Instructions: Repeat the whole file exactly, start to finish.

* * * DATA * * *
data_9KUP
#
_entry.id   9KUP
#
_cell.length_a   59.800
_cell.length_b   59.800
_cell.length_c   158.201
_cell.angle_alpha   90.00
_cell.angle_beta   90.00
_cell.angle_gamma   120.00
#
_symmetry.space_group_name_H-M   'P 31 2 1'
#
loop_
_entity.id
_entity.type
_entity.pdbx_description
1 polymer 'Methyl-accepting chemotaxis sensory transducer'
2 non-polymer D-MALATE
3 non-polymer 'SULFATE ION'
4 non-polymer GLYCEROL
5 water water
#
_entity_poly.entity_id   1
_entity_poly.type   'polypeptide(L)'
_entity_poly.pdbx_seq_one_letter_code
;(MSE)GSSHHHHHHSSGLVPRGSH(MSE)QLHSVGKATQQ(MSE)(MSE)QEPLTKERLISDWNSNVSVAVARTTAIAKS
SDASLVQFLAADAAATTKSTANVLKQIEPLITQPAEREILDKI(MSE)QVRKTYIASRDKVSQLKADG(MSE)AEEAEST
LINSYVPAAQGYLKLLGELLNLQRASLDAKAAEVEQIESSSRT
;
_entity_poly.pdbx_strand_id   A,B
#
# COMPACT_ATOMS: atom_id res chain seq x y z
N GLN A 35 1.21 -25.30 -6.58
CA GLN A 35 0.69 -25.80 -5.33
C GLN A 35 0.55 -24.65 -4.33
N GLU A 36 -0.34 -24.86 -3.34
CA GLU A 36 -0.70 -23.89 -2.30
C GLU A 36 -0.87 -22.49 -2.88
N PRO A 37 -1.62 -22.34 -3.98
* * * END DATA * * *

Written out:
data_9KUP
#
_entry.id   9KUP
#
_cell.length_a   59.800
_cell.length_b   59.800
_cell.length_c   158.201
_cell.angle_alpha   90.00
_cell.angle_beta   90.00
_cell.angle_gamma   120.00
#
_symmetry.space_group_name_H-M   'P 31 2 1'
#
loop_
_entity.id
_entity.type
_entity.pdbx_description
1 polymer 'Methyl-accepting chemotaxis sensory transducer'
2 non-polymer D-MALATE
3 non-polymer 'SULFATE ION'
4 non-polymer GLYCEROL
5 water water
#
_entity_poly.entity_id   1
_entity_poly.type   'polypeptide(L)'
_entity_poly.pdbx_seq_one_letter_code
;(MSE)GSSHHHHHHSSGLVPRGSH(MSE)QLHSVGKATQQ(MSE)(MSE)QEPLTKERLISDWNSNVSVAVARTTAIAKS
SDASLVQFLAADAAATTKSTANVLKQIEPLITQPAEREILDKI(MSE)QVRKTYIASRDKVSQLKADG(MSE)AEEAEST
LINSYVPAAQGYLKLLGELLNLQRASLDAKAAEVEQIESSSRT
;
_entity_poly.pdbx_strand_id   A,B
#
# COMPACT_ATOMS: atom_id res chain seq x y z
N GLN A 35 1.21 -25.30 -6.58
CA GLN A 35 0.69 -25.80 -5.33
C GLN A 35 0.55 -24.65 -4.33
N GLU A 36 -0.34 -24.86 -3.34
CA GLU A 36 -0.70 -23.89 -2.30
C GLU A 36 -0.87 -22.49 -2.88
N PRO A 37 -1.62 -22.34 -3.98